Born at Great Egg Harbor, New Jersey, he attended school in Philadelphia with future naval heroes Stephen Decatur and Charles Stewart. He was appointed midshipman on April 23 1797 and served in the West Indies during the Quasi-War with France on the frigate United States with Decatur and Stewart, a ship commanded by Captain John Barry. He was promoted to lieutenant on May 21 1799. In 1800, Somers fought three duels on the same day with multiple opponents because they accused him of cowardice for failing to challenge Decatur over a joking insult they overheard. Somers was wounded in the first two duels and had to be supported during the third (by Decatur, who was acting as his second).  Somers was detached from United States on June 13 1801 and ordered to Boston on 30 July 1801. He served in the latter frigate in the Mediterranean. After Boston returned to Washington, DC, Somers was furloughed on November 11 1802 to await orders. On May 5 1803, Somers was ordered to Baltimore, Maryland, to man, fit out, and command USS Nautilus, and when that schooner was ready for sea, to sail her to the Mediterranean. Nautilus got underway on 30 June, reached Gibraltar on July 27, and sailed four days later to Spain. He then returned to Gibraltar to meet Commodore Edward Preble, in Constitution, who was bringing a new squadron for action against the Barbary pirates. Nautilus sailed with Preble on October 6 to Tangier where the display of American naval strength induced the Europeans of Morocco to renew the treaty of 1786. Thereafter, Tripoli became the focus of Preble's attention. Somers' service as commanding officer of Nautilus during operations against Tripoli won him promotion to Master Commandant on May 18 1804. In the summer, he commanded a division of gunboats during five attacks on Tripoli, during the First Barbary War. On September 4, 1804, Somers assumed command of fire ship Intrepid which had been fitted out as a "floating volcano" to be sailed into Tripoli harbor and blown up in the midst of the corsair fleet close under the walls of the city. That night, she got underway into the harbor, but she exploded prematurely, killing Somers and his entire crew of volunteers. His Headstone reads: IN MEMORY OF RICHARD SOMERS son of Richard and Sophia Somers MASTER COMMANDANT in the Navy of the United States Born 15th Sep. 1778 He perished in the 26th year of his age in the ketch Intrepid in the memorable attempt to destroy the Turkish Flotilla in the Harbor of Tripoli on the fourth of September 1804. Distinguished for his energy, courage, and manly sense of honor. Somers is buried in Tripoli, Libya. In 2004, the New Jersey state assembly passed two resolutions calling for the return of his remains. It is hoped that with the fall of Muammar Gaddafi's regime in Libya in August 2011 that the effort to repatriate the remains will finally be successful. Since 1804, six ships of the US Navy have successively been named the USS Somers in his honor. The town of Somers, New York, located in Westchester County is named in his honor. Somers Point, New Jersey, is named after Richard's great-grandfather. Every year there is a Richard Somers Day celebration in Somers Point. From "Hero Tales of the American Soldier and Sailor - As told by the heroes themselves and their comrades" Century Mfg Co. Philadelphia, PA 1899: Tripoli had several times been bombarded, but so small had the damage been that the Moors remained defiant andd their power was little curtailed. A scheme was at length proposed to destroy the Moorish harbor-squadron by a desparate strategy, which Capt Somers and his companions volunteered to execute, though to do so meant certain death to them. In pursuance of the plans adopted the "Intrepid" was fitted out as a bomb-vessel, or improvised torpedo boat. Under her decks were stored one hundred barrels of powder, about which were disposed shells, scraps of iron and solid shot, the whole being connected with fuses that it might be exploded at any moment desired. The original intention of this brave crew, no doubt, was to apply a slow match when the vessel should be brought to a position where the energy of the explosion would be most disastrous to the enemy's boats, and then row away. When this desparate undertaking was put into effect (May 25 1804) (note other records state this occurred 4 Sep 1804), the night was perfectly clear, save for a mist that hung on the water, and for what followed we are indebted to Admiral Stewart, a spectator of the holocaust, who thus reported the incident: "We watched the 'Intrepid' as she slowly disappeared in the gloom. I held my night-glass levelled until the vessel was lost to sight. Then followed the anxious minutes of suspense. I was still looking, when I saw a point of light move rapidly to one side, slightly rising and falling, as it would do if a man held a lantern in his hand while running. Then the light dropped from sight, as if the one carrying it had leaped down a hatchway. I instinctively knew what it meant. Somers had been discovered and was about to blow up the 'Intrepid.' Suddenly a vast column of fire shot upward, and the sea rocked. The air was filled with flaming bombs, sails, missles, and fragments which continued splashing into the water, as it seemed to me, for several minutes, when all became dark and silent as before. It can never be known whether the explostion was intentional or not, but I have no doubt Somers deliberately blew up the vessel when he found it was a choice between that and being taken prisoner. Not a single one of the thirteen heroes lived to tell the story."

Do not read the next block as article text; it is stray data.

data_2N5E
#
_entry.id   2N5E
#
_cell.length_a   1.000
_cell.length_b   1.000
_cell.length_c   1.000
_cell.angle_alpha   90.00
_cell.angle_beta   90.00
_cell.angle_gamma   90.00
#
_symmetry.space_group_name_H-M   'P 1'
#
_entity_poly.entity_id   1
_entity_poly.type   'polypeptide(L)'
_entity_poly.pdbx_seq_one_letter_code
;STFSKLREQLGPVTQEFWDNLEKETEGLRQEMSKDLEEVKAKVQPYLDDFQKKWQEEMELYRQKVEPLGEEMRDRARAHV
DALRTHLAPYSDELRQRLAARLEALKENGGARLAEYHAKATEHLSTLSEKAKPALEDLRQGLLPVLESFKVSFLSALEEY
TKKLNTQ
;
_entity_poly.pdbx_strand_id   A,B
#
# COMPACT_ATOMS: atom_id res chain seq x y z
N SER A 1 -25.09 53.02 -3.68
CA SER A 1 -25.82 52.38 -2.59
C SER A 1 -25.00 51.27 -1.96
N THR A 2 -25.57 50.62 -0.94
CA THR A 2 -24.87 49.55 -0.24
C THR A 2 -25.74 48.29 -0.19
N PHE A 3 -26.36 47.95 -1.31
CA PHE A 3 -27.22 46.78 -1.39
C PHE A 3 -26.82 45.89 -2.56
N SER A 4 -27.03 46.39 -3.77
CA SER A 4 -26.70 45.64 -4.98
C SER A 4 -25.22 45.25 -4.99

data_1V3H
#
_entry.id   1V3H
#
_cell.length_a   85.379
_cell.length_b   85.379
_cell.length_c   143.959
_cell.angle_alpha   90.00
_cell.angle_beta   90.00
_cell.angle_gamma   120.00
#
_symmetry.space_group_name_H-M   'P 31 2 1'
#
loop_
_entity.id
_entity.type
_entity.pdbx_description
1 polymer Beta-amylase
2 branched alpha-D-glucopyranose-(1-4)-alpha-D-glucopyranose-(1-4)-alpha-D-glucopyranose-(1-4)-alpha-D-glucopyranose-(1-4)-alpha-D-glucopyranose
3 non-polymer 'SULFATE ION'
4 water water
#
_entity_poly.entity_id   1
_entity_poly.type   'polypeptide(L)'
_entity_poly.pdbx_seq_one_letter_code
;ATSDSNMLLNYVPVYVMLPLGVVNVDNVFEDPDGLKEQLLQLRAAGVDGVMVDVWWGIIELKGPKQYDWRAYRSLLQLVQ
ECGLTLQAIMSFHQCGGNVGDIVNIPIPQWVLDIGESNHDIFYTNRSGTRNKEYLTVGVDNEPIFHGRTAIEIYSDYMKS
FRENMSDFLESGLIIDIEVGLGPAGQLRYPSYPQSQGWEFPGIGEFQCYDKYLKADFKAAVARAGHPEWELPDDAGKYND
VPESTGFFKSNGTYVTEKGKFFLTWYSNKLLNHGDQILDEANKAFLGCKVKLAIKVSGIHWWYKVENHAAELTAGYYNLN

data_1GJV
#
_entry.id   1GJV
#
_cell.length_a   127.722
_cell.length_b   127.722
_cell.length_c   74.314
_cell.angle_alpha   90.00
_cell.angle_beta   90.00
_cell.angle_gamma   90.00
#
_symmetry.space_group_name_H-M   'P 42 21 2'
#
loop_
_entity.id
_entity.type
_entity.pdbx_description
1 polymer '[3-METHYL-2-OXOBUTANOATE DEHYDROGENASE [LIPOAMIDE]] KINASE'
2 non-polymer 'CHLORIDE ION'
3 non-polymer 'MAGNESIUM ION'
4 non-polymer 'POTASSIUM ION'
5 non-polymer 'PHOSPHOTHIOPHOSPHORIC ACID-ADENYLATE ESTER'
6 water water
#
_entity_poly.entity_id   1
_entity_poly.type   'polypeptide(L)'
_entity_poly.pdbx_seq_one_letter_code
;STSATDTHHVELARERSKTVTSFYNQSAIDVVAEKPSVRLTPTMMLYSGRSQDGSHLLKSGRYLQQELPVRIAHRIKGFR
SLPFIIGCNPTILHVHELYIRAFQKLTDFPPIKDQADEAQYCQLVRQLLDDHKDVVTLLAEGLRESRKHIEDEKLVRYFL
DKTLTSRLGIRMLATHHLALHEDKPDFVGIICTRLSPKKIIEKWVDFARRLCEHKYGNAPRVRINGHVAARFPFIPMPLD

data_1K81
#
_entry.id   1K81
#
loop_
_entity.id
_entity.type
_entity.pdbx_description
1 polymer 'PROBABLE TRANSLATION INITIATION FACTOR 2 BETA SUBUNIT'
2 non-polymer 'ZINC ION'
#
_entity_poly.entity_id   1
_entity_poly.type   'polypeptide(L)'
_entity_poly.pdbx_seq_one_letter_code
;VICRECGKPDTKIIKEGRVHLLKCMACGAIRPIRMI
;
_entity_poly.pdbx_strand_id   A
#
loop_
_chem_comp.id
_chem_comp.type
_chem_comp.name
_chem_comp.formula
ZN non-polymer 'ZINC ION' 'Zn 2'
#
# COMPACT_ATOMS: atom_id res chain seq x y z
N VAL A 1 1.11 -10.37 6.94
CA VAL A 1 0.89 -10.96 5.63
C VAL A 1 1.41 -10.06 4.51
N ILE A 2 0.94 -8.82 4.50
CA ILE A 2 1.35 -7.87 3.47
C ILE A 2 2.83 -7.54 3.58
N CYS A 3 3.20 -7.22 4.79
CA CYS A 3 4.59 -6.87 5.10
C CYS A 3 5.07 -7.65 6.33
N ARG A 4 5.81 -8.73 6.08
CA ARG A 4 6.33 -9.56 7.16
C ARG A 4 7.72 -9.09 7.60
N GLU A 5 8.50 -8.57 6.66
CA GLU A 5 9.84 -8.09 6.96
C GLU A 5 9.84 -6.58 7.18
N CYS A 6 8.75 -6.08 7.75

Irish: adopted for Ó Somacháin; see Summers .
Irish: in Northern Ireland, adopted for Gaelic Mag Shamradháin; see McGovern . In Irish samhradh means ‘summer’.
English (Somerset): variant of Summers .
I will be adding any notations that Marian Hurst Bair has made in this book, as it was at one time hers. This will be done by (comment, rbb) Ruth Bair Bindrup who typed this into the computer. From …